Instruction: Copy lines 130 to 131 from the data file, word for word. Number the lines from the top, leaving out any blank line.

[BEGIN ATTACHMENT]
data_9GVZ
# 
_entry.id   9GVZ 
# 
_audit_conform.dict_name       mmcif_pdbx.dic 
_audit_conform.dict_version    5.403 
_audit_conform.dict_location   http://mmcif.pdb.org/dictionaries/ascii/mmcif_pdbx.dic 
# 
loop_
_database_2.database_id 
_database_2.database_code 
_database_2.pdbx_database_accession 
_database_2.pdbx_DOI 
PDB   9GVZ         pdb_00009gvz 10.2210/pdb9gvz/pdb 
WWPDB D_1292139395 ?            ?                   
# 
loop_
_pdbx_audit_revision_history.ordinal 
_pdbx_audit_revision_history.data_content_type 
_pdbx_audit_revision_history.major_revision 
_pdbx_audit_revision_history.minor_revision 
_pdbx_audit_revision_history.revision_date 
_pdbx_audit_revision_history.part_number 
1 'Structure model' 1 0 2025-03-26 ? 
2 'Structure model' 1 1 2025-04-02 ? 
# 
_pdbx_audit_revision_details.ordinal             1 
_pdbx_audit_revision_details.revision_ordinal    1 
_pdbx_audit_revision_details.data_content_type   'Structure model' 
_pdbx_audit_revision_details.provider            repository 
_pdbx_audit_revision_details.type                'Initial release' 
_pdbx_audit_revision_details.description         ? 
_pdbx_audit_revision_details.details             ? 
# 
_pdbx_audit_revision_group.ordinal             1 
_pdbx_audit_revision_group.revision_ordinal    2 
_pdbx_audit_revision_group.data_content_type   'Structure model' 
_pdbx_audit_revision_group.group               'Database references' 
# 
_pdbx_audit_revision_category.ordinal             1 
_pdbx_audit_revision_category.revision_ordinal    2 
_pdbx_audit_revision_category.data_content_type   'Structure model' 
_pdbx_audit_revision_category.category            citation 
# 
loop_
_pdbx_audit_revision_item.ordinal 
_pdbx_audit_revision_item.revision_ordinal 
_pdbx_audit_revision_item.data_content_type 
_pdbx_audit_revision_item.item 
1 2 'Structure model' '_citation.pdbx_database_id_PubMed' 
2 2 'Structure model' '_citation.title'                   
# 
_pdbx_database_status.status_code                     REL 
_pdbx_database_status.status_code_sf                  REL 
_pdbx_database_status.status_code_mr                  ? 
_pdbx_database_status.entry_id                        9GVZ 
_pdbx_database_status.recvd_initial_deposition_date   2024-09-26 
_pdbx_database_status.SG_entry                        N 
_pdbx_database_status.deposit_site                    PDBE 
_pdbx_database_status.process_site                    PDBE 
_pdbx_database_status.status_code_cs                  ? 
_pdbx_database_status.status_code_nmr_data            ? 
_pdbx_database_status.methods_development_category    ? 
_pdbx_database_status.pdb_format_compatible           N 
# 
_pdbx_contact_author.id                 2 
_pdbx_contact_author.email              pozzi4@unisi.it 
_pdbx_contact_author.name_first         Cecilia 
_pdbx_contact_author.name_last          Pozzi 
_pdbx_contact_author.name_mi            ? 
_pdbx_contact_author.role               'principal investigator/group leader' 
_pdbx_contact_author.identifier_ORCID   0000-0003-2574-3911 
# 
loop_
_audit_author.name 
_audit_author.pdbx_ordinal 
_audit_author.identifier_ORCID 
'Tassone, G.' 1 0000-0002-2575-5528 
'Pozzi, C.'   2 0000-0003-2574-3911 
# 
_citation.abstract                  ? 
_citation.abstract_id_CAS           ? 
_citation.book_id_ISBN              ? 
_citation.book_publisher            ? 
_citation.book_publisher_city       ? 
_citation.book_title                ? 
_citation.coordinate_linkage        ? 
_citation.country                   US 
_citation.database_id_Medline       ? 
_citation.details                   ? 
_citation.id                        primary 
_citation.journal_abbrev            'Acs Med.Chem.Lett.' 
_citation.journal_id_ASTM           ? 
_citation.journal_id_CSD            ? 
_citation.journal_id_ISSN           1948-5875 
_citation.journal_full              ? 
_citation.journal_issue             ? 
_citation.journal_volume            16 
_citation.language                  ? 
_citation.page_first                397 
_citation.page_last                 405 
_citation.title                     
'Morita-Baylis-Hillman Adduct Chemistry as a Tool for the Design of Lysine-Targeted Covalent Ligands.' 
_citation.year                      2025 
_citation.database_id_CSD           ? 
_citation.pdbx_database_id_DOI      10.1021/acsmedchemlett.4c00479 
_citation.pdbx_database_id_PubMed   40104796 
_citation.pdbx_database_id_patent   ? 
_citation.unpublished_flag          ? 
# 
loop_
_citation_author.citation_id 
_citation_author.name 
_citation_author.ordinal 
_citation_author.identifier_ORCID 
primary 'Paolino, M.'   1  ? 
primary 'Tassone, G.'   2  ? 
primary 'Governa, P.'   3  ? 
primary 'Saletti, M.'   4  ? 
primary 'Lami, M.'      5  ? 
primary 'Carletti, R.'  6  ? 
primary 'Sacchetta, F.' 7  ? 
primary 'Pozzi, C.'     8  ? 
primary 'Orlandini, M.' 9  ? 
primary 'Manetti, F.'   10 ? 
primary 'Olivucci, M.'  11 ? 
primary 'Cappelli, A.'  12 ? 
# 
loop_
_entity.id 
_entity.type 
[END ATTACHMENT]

_entity.id 
_entity.type 